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Card v. Berryhill

United States District Court, D. Connecticut

September 16, 2019

RUSSELL JAMES CARD, JR., Plaintiff,
v.
NANCY A. BERRYHILL, ACTING COMMISSIONER OF SOCIAL SECURITY, Defendant.

          ORDER REMANDING CASE

          ALVIN W. THOMPSON UNITED STATES DISTRICT JUDGE

         For the reasons set forth below, the decision of the Commissioner is reversed and this case is remanded for additional proceedings consistent with this order.

         “A district court reviewing a final [] decision . . . [of the Commissioner of Social Security] pursuant to . . . the Social Security Act, 42 U.S.C. § 405(g) . . . is performing an appellate function.” Zambrana v. Califano, 651 F.2d 842, 844 (2d Cir. 1981). The court may not make a de novo determination of whether a plaintiff is disabled in reviewing a denial of disability benefits. See Wagner v. Sec'y of Health & Human Servs., 906 F.2d 856, 860 (2d Cir. 1990). Rather, the court's function is to ascertain whether the Commissioner applied the correct legal principles in reaching a conclusion and whether the decision is supported by substantial evidence. See Johnson v. Bowen, 817 F.2d 983, 985 (2d Cir. 1987).

         The plaintiff argues, inter alia, that the Administrative Law Judge (“ALJ”) had a duty to request a medical source statement (“MSS”) from treating physician Elizabeth Arbia because her “contemporaneous chart notes do not provide any meaningful indication as to what she believes Mr. Card can or cannot do on a function-by-function basis[, nor] . . . any meaningful indication of how many days per month Mr. Card would be expected to be out of work either due to his conditions or for the treatment of them, a fact of great significance given the vocational witness's testimony that a worker's absence one day per month would result in no available jobs (R. 55). Pl.'s Mem. to Reverse (“ECF No. 20-2”) at 4. The plaintiff also argues that the ALJ's failure to specifically consider the “evaluation performed by a physical therapist . . . on December 18, 2015 (R. at 1082-1086)” noting that the plaintiff “would require some type of job retraining” and was “probably able to perform sedentary job part time” is a legal error that could have affected the disability determination. Pl.'s Mem. to Reverse (“ECF No. 20-2”) at 2.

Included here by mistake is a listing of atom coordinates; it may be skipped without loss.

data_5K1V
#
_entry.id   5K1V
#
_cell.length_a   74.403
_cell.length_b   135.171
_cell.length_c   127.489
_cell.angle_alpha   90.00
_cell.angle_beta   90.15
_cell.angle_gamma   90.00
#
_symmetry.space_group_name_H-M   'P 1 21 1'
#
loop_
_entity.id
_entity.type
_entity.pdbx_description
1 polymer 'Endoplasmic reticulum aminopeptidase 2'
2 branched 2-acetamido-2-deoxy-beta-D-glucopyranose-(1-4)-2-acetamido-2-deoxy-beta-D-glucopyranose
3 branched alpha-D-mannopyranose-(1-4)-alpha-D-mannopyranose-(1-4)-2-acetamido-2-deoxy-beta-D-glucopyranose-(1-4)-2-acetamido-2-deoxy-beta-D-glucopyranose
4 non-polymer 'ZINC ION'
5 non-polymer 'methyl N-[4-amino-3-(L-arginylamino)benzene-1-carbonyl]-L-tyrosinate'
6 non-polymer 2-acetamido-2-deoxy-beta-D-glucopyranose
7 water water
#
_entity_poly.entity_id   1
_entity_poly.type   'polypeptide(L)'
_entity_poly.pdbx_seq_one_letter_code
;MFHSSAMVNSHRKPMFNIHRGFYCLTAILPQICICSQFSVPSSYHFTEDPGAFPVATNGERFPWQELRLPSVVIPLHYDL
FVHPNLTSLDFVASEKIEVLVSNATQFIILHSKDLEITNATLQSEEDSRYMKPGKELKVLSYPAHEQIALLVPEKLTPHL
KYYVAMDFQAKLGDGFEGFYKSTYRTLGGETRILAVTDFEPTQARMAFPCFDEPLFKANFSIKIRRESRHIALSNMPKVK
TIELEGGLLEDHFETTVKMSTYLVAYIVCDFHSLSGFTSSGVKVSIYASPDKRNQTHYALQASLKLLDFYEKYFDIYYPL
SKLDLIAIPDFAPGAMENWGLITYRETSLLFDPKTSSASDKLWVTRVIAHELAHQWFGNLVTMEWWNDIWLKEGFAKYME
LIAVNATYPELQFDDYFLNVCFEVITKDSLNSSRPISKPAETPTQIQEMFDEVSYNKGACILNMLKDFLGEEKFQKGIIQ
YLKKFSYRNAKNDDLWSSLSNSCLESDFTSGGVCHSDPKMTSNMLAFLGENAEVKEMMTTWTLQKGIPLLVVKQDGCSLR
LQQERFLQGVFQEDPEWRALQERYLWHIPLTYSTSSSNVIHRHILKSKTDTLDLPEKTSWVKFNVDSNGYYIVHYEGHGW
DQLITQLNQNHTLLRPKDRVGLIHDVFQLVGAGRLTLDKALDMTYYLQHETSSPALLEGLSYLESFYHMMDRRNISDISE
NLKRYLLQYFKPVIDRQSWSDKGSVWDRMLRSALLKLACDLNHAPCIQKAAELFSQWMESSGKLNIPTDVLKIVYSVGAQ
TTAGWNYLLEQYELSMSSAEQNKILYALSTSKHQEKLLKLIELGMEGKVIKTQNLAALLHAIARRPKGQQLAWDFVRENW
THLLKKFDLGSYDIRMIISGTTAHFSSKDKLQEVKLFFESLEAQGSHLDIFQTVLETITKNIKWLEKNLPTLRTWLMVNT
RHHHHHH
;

The defendant argues, inter alia, that the ALJ's Residual Functional Capacity (“RFC”) determination was supported by substantial evidence because it included consideration of the opinions of nonexamining state agency medical consultants Drs. Golkar, Sandell and Chopra. See Def.'s Mem. to Affirm (“ECF No. 24-1”) at 7-11. As to the physical therapist's medical source statement, the defendant argues that the physical therapist's name is illegible; that the form was “completed by an unnamed physical therapist, who was not an acceptable medical source”; that the “evaluation took place just four months after Plaintiff left the hospital, and while he was undergoing physical therapy and reportedly using a cane”; and that the report did not provide any rationale supporting the limitations assessed.” See Def.'s Mem. to Affirm (“ECF No. 24-1”) at 14.

         The court concludes that, at minimum, the ALJ had a duty to communicate in a reviewable way that he considered and weighed the physical therapist's assessment in relation to all of the evidence, which includes Dr. Arbia's records and MSS referral, given that the physical therapist's MSS was the only apparent one prepared by an examining medical source. This, standing alone, warrants remand.

         LEGAL STANDARD